Bermuda Triangle

    Location » Bermuda Triangle appears in 156 issues.

    The Devil's Triangle.

    Short summary describing this location.

    Bermuda Triangle last edited by jazz1987 on 09/05/19 08:23AM View full history

    The Bermuda Triangle is a region on the western part of the Atlantic Ocean associated with the disappearances of a number of aircraft and surface vessels over the decades. While the traditional explanations of human error, equipment failure, piracy or natural disasters have been offered, there are speculations since 1950 of paranormal activity in the region.

    There is no exact definition of the boundaries of the Triangle. Placing its three points on the city of Miami, Florida the city of San Juan, Puerto Rico and the island of Bermuda is a popular but not unique definition. Other definitions place the straits of Florida, the entire Caribbean island area, the Azores and even the Gulf of Mexico within its boundaries. Either way it would include shipping lanes used daily by numerous vessels every day.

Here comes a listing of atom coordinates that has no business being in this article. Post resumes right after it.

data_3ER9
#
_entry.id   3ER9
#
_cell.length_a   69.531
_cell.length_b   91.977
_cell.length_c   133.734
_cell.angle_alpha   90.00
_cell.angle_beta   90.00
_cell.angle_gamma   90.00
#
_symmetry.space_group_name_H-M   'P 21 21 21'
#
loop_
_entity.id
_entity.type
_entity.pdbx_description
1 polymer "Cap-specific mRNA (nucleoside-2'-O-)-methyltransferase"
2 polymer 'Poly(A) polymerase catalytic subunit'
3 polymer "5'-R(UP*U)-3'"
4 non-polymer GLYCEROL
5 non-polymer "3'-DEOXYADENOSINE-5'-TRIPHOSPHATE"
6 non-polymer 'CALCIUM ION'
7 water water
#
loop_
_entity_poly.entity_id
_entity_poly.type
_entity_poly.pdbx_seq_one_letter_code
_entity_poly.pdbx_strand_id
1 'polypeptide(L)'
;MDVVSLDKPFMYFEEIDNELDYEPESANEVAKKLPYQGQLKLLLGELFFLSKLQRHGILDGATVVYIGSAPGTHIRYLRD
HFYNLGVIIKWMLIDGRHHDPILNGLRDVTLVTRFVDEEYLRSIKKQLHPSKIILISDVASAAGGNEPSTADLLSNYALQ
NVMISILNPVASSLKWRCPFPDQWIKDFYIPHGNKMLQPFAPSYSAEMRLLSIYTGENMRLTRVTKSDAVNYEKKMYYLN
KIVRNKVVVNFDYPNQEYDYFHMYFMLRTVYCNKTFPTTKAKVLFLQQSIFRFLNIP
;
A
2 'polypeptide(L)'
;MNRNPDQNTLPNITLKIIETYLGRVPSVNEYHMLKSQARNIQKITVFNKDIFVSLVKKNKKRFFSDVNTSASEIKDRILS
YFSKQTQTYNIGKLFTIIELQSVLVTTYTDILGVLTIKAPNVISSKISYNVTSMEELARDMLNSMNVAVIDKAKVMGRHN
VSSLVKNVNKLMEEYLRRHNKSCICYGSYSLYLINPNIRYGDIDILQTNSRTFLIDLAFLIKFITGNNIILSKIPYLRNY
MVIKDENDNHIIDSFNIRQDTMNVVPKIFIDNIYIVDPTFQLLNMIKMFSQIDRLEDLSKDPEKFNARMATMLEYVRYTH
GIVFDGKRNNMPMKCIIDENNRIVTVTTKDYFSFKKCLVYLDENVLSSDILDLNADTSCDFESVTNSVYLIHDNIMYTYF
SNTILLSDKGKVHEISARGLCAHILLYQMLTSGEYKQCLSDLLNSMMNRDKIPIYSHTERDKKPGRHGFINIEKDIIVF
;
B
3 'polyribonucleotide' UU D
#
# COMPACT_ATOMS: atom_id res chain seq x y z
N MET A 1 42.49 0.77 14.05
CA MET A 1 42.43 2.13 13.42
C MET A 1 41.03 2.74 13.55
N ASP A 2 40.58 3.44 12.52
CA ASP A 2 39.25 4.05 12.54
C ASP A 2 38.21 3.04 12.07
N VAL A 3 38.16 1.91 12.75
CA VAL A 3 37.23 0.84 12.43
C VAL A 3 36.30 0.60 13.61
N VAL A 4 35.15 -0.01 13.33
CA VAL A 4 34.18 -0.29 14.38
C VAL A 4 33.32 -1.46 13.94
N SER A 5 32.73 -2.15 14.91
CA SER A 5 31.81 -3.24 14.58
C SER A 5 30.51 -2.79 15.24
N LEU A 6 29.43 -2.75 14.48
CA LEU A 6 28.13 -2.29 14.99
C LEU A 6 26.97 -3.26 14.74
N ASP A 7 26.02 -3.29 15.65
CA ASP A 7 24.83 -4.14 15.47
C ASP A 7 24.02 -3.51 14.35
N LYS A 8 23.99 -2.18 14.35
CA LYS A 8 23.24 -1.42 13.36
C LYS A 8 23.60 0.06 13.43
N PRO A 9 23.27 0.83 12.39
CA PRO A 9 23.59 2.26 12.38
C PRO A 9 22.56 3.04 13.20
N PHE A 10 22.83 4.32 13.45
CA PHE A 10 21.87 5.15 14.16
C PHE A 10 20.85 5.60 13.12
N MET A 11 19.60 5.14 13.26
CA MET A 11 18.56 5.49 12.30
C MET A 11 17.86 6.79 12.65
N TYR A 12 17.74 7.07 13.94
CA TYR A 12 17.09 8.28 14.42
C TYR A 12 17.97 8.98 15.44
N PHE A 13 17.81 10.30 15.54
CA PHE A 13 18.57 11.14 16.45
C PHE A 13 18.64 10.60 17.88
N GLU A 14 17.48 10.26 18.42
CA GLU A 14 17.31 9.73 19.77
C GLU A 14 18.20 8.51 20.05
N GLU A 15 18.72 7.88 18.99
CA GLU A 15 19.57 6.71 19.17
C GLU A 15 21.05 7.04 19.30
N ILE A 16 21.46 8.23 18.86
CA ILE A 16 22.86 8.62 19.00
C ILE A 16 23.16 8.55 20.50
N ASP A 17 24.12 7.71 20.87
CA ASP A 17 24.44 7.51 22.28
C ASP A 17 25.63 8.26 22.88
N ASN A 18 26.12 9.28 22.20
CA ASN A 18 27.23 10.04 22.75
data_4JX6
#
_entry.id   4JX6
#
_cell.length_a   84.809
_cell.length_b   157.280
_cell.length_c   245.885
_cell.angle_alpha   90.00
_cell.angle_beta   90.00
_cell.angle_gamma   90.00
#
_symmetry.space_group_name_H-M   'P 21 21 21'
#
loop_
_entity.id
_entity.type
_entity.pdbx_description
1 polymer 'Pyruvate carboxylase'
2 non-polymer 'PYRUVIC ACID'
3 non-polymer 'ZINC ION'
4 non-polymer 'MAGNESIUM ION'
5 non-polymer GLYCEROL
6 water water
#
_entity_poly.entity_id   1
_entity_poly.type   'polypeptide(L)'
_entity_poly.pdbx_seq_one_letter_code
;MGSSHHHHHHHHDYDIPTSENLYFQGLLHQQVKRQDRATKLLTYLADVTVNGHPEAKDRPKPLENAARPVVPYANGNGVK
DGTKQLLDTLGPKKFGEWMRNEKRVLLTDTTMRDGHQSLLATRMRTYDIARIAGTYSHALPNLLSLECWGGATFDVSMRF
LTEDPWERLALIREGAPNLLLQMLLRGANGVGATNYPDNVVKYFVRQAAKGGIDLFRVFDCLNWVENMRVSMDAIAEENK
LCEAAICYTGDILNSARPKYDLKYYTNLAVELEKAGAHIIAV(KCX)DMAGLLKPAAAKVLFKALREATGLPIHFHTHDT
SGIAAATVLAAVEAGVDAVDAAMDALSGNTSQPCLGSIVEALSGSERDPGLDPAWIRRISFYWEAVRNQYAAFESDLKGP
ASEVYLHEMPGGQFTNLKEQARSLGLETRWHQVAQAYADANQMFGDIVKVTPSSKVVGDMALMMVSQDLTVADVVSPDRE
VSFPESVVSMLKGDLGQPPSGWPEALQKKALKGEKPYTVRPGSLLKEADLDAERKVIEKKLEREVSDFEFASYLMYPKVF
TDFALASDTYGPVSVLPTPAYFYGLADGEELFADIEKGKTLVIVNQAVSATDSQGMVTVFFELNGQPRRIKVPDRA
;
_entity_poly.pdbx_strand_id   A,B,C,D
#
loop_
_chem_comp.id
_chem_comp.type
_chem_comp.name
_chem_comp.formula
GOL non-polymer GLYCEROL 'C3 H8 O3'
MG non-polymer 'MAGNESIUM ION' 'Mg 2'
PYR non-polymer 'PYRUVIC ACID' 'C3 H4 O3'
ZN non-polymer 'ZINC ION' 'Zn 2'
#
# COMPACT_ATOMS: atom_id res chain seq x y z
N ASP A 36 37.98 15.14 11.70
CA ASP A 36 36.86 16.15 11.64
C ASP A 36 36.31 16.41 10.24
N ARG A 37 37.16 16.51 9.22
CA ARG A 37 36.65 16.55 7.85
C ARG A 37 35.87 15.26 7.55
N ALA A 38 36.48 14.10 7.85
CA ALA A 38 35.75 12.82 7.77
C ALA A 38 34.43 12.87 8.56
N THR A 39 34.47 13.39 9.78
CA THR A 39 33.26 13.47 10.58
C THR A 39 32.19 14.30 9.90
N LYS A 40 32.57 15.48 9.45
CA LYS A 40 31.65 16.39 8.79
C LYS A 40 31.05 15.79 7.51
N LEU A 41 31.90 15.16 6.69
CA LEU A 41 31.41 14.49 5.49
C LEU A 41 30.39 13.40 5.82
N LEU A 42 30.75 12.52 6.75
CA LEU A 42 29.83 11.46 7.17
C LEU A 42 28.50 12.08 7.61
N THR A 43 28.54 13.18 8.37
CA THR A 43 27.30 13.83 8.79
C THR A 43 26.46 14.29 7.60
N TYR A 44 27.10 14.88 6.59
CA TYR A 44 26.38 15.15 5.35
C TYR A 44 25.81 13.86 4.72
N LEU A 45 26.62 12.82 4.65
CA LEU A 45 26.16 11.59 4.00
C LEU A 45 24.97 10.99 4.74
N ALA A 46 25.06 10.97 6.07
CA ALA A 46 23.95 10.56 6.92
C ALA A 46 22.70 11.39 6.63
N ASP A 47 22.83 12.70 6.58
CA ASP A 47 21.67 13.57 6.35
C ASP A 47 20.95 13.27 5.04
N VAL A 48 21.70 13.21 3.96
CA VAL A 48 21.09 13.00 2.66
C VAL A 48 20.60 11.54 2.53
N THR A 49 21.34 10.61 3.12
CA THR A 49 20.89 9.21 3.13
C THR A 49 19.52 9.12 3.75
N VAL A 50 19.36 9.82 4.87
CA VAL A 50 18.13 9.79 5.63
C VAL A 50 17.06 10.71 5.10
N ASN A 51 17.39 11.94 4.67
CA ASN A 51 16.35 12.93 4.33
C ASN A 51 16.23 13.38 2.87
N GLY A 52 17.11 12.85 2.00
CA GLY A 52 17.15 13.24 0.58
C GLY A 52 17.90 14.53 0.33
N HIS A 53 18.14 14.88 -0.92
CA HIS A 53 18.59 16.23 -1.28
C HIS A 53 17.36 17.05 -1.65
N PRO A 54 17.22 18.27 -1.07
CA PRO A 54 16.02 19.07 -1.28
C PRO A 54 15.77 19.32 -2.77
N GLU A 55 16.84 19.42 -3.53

The first short article on the subject appeared in 1950 and a somewhat more detailed one in 1952. The first full book covering the subject appeared in 1965, the first detailed debunking attempt in 1975. Some of the most notable tales connected to the triangle include:

    *The disappearance of the Patriot (1812). The schooner had previously served as a privateer, but had been converted to a merchant ship shorty before its last voyage. It had left Georgetown, South Carolina for New York City. The most famous of its missing crew and passengers was Theodosia Burr Alson. She was the daughter of Aaron Burr, Vice President of the United States.

    *the loss of the USS Grampus. An American Navy Schooner heading from St. Augustine, Florida to its homeport at Norfolk, Virginia. Presumed to have been lost in a gale off Charleston, South Carolina but no remains located. A crew of 142 was lost with it.

    * the abandonment of Mary Celeste (1872). The brigantine was located near the coast of Portugal with no sign of its crew. It had left New York City with a crew of eight men and two female passengers.

    *The disappearance of the S. V. Spray (1909). The ship was an ocean liner with no crew other than captain Joshua Slocum (1844 - 1909). Slocum had become famous for becoming the first person to single-handedly circumnavigate the globe from 1895 to 1898, a feat accomplished aboard the Spray. Though a mystery, later explanations typically involved the advanced age of both Slocum and his ship.